According to the American Community Survey, telecommuting has risen nearly 80 percent between 2005 and 2012, meaning some 2.6 percent of Americans are now working from home. That figure includes full-time employees, as well as those who only partially log hours from their own address.
While an increasingly mobile workforce has had a number of positives, it does have the potential to muddy the waters as far as workers’ compensation is concerned. That’s because it’s much easier to prove an injury was work-related when it happens on the job site. But when injuries occur at someone’s home – albeit, when they are working – it may be tougher to make a case.
Our experienced Asheville workers’ compensation attorneys recognize the basic elements are still the same: That the injury occurred in the course and scope of one’s work. Negligence on the part of the company need not be proven, and neither is the worker’s own alleged negligence.
In the recent case of Sullwold v. Salvation Army, worker was a high-level executive for a large non-profit organization who died of a heart attack while exercising at home on his treadmill. The company had allowed him to work remotely from home, and his widow later filed a claim for workers’ compensation. She alleged his work was so stressful that it caused or significantly contributed to his heart attack.
Employee was responsible for overseeing investor relations and financial interests of the organization’s eastern division, which at that time was valued at around $2.5 billion. He was required to travel frequently, and had reportedly been under a great deal of pressure in recent years. His doctor had ordered him to exercise regularly to improve his health.
On the day he died, he began working from his home office around 8:30 a.m. and he worked until about 3:30 p.m., at which time he took a break to walk on the treadmill. He brought his work phone with him. Roughly a half hour later, his wife found him unconscious on the floor, treadmill still running, work phone lying next to him. He was pronounced dead at the scene.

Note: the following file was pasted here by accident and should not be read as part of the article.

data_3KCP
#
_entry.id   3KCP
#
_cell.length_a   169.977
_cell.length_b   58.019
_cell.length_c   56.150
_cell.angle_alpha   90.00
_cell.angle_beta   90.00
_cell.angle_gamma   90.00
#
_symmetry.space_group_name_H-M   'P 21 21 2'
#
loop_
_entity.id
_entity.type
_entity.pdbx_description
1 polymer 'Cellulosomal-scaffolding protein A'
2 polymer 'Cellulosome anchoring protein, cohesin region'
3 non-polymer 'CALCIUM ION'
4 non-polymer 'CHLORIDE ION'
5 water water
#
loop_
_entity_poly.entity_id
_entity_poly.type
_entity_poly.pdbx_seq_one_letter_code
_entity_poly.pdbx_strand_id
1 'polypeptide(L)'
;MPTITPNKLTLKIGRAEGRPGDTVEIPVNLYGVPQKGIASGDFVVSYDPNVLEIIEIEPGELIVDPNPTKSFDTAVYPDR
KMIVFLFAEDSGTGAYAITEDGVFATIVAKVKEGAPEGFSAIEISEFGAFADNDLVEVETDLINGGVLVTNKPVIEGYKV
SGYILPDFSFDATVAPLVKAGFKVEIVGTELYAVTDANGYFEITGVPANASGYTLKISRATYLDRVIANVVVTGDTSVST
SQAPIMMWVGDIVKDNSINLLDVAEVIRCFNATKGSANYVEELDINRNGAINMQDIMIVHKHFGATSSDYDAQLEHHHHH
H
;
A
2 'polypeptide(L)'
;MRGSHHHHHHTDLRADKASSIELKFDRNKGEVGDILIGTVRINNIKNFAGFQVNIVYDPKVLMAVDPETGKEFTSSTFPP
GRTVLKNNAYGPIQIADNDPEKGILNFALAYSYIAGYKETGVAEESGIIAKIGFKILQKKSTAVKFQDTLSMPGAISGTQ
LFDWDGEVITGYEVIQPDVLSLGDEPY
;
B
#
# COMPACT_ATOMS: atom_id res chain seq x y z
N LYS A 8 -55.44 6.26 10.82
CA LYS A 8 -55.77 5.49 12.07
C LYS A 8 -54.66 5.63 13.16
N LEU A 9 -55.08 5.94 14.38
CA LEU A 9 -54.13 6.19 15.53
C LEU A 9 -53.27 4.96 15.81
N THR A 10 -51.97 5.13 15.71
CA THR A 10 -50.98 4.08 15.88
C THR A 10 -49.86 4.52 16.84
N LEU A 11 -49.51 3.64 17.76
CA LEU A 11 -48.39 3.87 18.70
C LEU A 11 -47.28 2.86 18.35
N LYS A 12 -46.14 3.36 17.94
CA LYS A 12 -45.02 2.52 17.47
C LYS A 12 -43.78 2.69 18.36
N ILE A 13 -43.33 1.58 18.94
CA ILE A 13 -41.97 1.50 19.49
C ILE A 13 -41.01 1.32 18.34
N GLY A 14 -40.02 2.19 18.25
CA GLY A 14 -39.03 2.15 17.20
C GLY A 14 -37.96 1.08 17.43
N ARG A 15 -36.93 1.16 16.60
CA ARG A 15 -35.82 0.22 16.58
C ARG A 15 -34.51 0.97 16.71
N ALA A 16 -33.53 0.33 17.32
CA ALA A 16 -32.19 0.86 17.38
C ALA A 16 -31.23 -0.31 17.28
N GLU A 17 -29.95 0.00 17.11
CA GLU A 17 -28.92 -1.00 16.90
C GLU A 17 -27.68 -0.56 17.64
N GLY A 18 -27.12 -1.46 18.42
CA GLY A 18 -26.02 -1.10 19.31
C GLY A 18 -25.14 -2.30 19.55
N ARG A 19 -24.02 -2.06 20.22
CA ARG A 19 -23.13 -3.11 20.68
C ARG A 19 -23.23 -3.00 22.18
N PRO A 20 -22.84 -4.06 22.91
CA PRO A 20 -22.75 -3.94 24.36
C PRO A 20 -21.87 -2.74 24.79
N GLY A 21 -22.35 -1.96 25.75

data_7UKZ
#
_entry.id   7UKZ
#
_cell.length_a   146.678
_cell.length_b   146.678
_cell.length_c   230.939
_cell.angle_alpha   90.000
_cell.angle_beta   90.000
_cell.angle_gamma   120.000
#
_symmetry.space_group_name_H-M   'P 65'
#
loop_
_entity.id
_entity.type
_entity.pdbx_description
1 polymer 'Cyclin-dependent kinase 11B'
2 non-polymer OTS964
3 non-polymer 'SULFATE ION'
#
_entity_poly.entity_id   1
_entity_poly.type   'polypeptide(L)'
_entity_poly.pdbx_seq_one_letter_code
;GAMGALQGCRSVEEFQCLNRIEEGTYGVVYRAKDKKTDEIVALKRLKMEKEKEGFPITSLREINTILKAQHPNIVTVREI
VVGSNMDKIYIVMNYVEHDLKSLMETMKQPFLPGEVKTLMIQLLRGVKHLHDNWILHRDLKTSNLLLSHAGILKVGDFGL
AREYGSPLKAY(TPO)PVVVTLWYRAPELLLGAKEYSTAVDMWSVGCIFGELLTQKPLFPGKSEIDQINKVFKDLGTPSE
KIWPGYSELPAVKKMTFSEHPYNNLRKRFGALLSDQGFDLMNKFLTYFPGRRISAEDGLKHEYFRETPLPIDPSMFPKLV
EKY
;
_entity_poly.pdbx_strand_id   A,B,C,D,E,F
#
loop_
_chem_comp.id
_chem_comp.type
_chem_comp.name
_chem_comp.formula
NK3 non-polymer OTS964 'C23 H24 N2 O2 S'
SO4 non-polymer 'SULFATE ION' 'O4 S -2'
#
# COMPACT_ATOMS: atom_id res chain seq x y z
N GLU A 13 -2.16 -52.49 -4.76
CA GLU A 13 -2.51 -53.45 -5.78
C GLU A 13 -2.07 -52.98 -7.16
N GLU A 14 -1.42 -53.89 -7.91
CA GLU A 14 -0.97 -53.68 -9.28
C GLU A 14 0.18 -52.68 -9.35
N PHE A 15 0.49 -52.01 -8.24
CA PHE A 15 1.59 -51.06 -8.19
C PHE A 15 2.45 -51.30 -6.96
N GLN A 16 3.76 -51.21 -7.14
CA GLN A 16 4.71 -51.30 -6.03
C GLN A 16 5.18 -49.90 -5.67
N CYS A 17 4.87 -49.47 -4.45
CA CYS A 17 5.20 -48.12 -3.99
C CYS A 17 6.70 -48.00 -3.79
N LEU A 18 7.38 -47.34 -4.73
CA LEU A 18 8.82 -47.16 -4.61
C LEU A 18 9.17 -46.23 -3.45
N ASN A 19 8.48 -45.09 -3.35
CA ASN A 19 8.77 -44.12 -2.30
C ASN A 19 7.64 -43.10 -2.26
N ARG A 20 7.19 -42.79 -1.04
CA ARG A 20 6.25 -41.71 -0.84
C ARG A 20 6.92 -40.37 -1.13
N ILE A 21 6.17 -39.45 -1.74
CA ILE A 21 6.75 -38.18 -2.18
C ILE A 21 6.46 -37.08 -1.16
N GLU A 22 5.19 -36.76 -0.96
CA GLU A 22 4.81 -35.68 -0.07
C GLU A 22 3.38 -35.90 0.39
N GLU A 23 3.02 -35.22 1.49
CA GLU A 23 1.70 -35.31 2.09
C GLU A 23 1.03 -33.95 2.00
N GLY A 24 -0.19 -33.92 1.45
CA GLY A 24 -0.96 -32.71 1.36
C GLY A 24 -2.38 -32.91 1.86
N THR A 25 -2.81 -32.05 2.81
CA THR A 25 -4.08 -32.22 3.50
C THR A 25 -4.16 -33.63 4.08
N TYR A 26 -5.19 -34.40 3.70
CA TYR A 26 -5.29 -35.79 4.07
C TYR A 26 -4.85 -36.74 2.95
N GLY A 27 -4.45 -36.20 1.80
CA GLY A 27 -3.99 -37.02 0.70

Although he had not reported work-related stress to his doctors, he had indicated he suffered a number of recent anxiety attacks, which he told his wife and co-workers were the result of being “overloaded.” His wife and co-workers also testified he worked long hours, traveled frequently and was under enormous pressure amid the recent economic downturn.
The workers’ compensation commission in Maine (where he lived) granted widow’s petition, finding work stress was a major causal factor in his death.
His employer appealed, but the finding was affirmed by both the appellate division, as well as the Maine Supreme Judicial Court.
Whether an injury occurs in the course of one’s employment depends on the time, place and circumstances under which an injury occurs. Here, although worker was home, he had been granted permission to work remotely and his injury occurred during work hours and while he was using a phone given to him by his employer for work purposes.
The second element – whether an injury arose out of the course of employment – depends on whether there is some causal connection between the conditions in which employee worked and the injury, or that the injury was in some proximate way caused by the work. Here, the cause of death was a heart attack. In many cases, this may not be considered compensable – unless claimant can prove work stress significantly contributed to the condition. Here, the state high court found widow presented sufficient evidence to prove this point.
If you have been injured at work, contact the Lee Law Offices at 800-887-1965.
Sullwold v. Salvation Army, Jan. 22, 2015, Maine Supreme Judicia ourt
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